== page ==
Graphick (a bad play on words of 'graph' and 'quick') is a utility to make generating and maintaining performance analysis graphs for applications much faster.
It has a straightforward DSL for defining data sources and data filters, and caches data and graphs based on the command and parameters so graphs can be added or changed without regenerating all of the graphs specified in the file.
The following generates a graph of 1..10 to the corresponding multiple of 6.
command echo "6 * $num" | bc title Multiples of six varying envvar num sequence 1 to 10 data output
Every graphick file must have a
command line. After the word
command should follow the command that generates the data you are interested in.
Then, you can use a combination of
data directives to define what variables and data your application accepts / outputs, and optionally
filtering directives to skip certain output lines.
For example, if you had a program that printed comma-separated pairs of ascending numbers along and the time it took to generate them, such as:
1, 0.3 2, 0.8 3, 1.6 4, 6.4 ...
and you want to graph the time it takes to generate powers of two, you can use the following Graphick script:
command program title Time to generate powers of two filtering column 1 separator , in vals 2 4 8 16 32 64 data output column 1 separator , data output column 2 separator ,
If you have many series of data, and want to be able to contrast it on a graph, you can use the
If it sees a third
data directive, and it is marked as
series, Graphick will wrangle your data to produce a graph which has a line for each entry of the corresponding variable. For example, we have a program in
examples/pairwise.rb which, given a number, outputs the ten times table of that number, e.g.:
examples/pairwise.rb 5 1,5 2,10 3,15 ... 10,50
Using the following Graphick script:
command ./pairwise.rb $num title Multiplication Tables varying series envvar num sequence 10 to 15 data output column 1 separator , data output column 2 separator ,
We can generate the following graph:
Sometimes the resultant data from variables and program output is insufficient to generate the desired graphs.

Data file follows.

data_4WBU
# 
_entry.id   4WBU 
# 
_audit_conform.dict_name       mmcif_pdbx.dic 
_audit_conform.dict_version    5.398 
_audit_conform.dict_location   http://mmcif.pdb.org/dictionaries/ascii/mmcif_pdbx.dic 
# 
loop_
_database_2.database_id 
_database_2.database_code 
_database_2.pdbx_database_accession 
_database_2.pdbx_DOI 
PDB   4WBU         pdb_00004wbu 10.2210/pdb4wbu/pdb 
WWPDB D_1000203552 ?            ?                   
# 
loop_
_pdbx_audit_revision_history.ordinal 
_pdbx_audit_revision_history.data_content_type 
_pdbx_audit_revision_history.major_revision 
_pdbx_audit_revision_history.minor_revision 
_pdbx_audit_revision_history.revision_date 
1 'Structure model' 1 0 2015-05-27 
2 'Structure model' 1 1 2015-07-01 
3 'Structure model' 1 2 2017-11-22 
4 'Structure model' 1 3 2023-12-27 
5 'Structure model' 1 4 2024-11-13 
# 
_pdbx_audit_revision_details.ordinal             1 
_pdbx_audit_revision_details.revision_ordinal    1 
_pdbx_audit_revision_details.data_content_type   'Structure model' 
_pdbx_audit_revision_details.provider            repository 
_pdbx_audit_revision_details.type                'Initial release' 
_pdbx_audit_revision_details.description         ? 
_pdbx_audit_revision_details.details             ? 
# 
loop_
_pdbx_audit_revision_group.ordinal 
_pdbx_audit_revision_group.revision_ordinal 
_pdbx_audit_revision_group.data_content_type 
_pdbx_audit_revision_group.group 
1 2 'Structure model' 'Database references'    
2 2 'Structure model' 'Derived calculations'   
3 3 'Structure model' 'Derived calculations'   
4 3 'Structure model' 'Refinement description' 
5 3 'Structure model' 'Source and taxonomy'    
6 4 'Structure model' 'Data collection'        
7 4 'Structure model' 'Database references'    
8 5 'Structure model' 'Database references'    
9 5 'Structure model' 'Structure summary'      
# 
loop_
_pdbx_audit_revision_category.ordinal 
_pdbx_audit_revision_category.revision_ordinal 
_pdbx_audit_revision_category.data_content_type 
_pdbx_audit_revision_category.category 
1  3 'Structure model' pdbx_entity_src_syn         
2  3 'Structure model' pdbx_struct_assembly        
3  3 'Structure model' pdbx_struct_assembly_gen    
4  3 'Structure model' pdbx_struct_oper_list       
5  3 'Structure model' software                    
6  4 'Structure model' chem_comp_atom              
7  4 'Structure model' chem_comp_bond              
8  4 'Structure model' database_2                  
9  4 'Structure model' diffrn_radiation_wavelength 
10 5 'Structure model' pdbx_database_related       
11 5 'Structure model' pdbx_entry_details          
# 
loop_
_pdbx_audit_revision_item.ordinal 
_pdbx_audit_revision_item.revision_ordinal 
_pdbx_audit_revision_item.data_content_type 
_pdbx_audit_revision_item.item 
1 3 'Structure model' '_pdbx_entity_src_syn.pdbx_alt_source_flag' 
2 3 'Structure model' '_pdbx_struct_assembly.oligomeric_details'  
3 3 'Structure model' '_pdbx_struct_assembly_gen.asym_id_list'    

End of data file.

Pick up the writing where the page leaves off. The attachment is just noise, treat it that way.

Graphick supports post-processing the data, so it can be re-written in terms of itself.
Currently, only the y-axis can be post-processed but adding support for the x-axis and series should be trivial (PRs welcome).
This is done using the
command example varying series ... # x, y and s (series / data group / line) are automatically defined # y = x + y + s postprocess_y x + y + s # x axis data ... # y axis data ...
More formally, the syntax is as follows
command ::= command COMMAND TO RUN title ::= title TITLE OF GRAPH x_label ::= x_label X AXIS LABEL y_label ::= y_label Y AXIS LABEL series_label ::= series_label SERIES LABEL (FORMAT STRING) output ::= output GRAPH OUTPUT FILE NAME filtering ::= filtering <selector> <filter> varying ::= varying [series] (envvar VARIABLE_NAME | $variable) <values> data ::= data [series] output <selector> postprocess_y ::= ARBITRARY RUBY CODE filter ::= not <filter> | in <values> values ::= sequence NUMBER to NUMBER | vals (VALUE )+ selector ::= column NUMBER separator SEPARATOR
Add this line to your application's Gemfile:
And then execute:
Or install it yourself as:
$ gem install graphick
TODO: Write usage instructions here
After checking out the repo, run
bin/setup to install dependencies. Then, run
rake spec to run the tests. You can also run
bin/console for an interactive prompt that will allow you to experiment.
To install this gem onto your local machine, run
bundle exec rake install. To release a new version, update the version number in
version.rb, and then run
bundle exec rake release, which will create a git tag for the version, push git commits and tags, and push the
.gem file to rubygems.org.
Bug reports and pull requests are welcome on GitHub at https://github.com/[USERNAME]/graphick.
The gem is available as open source under the terms of the MIT License.